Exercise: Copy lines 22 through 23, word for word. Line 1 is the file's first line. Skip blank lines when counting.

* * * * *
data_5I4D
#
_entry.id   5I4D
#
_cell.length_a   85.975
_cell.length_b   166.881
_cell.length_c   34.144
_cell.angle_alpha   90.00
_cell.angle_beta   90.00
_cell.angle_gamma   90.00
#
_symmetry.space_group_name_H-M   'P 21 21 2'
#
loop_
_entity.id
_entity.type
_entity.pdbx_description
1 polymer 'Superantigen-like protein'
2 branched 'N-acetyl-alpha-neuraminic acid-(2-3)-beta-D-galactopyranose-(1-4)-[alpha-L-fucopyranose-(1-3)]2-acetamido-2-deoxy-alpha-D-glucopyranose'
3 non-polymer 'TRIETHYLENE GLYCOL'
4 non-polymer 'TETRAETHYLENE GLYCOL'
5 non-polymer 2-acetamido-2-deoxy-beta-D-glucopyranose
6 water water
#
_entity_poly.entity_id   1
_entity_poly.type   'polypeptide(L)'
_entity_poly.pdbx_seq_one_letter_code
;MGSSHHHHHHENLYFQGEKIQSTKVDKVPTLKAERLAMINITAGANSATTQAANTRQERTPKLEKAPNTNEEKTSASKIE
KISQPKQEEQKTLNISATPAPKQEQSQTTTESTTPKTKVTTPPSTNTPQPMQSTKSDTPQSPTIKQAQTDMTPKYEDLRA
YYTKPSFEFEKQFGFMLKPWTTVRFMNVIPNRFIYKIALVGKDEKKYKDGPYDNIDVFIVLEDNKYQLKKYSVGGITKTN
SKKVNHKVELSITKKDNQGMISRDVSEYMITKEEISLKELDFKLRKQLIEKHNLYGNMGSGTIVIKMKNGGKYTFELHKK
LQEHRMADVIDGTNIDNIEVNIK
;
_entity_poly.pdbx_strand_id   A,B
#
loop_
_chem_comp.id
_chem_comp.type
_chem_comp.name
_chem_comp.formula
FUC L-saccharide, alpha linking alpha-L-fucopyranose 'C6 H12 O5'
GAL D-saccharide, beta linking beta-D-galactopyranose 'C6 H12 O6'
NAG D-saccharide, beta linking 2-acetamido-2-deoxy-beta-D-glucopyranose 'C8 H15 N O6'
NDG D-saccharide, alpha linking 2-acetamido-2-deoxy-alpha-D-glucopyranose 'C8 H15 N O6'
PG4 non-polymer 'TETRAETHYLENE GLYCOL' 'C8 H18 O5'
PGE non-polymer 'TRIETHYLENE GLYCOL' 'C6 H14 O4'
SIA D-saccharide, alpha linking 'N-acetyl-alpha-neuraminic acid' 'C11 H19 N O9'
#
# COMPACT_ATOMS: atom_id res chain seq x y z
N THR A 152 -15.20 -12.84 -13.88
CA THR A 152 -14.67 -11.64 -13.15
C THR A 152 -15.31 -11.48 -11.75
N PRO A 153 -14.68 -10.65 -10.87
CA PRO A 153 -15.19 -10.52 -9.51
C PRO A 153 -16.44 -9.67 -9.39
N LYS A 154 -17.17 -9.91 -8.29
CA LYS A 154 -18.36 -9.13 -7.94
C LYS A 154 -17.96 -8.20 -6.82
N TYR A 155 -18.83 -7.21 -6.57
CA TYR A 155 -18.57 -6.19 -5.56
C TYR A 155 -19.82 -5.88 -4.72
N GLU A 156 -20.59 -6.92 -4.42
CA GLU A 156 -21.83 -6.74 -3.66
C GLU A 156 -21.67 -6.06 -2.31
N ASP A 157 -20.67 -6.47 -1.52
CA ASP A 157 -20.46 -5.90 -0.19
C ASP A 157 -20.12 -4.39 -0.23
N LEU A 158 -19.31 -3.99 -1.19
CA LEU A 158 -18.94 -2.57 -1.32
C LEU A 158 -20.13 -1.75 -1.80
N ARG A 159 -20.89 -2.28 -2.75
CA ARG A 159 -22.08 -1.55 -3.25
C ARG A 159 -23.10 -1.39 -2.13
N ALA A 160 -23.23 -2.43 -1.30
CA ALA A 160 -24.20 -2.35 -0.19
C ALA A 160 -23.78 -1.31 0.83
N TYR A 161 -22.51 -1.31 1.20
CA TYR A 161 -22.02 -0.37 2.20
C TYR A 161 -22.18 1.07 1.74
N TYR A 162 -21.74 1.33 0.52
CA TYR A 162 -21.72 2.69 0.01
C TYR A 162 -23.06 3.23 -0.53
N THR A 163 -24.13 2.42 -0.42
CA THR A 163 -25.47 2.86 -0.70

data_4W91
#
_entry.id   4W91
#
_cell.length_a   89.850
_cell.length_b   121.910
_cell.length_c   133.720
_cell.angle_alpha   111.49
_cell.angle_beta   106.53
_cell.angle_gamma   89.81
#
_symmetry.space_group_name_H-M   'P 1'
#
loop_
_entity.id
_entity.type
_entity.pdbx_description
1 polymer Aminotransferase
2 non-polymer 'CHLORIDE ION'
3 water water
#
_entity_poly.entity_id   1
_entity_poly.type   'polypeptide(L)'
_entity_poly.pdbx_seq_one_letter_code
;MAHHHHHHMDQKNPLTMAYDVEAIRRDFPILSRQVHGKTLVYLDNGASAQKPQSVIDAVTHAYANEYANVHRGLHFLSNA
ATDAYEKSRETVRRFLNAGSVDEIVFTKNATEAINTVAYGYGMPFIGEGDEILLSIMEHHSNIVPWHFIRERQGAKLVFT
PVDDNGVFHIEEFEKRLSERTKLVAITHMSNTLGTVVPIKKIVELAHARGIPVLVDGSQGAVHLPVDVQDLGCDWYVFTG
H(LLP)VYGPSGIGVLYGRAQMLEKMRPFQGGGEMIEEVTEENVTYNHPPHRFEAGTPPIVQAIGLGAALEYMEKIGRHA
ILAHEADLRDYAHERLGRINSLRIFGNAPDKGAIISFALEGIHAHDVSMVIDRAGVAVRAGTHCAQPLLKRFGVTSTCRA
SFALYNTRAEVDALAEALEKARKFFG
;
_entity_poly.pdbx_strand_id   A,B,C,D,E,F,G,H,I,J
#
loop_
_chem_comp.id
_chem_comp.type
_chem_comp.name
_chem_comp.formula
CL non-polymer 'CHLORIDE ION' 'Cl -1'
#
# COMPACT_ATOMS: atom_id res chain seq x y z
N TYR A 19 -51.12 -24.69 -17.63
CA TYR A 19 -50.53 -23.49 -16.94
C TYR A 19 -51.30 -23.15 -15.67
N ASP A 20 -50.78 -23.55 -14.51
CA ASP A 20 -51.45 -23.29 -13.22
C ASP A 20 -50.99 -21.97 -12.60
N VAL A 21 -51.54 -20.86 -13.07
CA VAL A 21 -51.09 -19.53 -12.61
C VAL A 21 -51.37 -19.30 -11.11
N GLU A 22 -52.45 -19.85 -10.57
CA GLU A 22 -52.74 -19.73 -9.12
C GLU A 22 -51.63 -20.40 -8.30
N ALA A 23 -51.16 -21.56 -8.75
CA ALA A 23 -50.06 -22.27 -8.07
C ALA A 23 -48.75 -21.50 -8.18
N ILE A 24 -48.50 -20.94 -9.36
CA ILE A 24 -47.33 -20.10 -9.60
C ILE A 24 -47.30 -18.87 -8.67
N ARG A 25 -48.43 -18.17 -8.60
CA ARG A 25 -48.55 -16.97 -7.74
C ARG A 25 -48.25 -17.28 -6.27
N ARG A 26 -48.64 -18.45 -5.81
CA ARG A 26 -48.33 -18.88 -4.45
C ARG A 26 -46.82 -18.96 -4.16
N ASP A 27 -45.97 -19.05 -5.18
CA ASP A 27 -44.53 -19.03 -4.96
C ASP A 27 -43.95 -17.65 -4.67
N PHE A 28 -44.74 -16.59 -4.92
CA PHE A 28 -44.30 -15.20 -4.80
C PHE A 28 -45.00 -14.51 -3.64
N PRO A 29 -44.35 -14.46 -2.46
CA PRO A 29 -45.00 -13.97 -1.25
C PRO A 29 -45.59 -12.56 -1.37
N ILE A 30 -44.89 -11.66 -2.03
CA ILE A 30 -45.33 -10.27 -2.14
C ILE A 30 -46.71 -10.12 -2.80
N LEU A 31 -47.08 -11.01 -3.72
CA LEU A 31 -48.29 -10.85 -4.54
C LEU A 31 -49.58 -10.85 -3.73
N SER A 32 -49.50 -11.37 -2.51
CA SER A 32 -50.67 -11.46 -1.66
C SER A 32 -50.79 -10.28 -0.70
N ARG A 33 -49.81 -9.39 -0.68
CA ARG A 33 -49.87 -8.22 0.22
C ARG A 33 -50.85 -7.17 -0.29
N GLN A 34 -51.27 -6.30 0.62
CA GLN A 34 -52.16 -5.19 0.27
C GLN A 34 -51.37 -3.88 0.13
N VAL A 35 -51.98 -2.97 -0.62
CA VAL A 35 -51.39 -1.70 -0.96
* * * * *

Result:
5 non-polymer 2-acetamido-2-deoxy-beta-D-glucopyranose
6 water water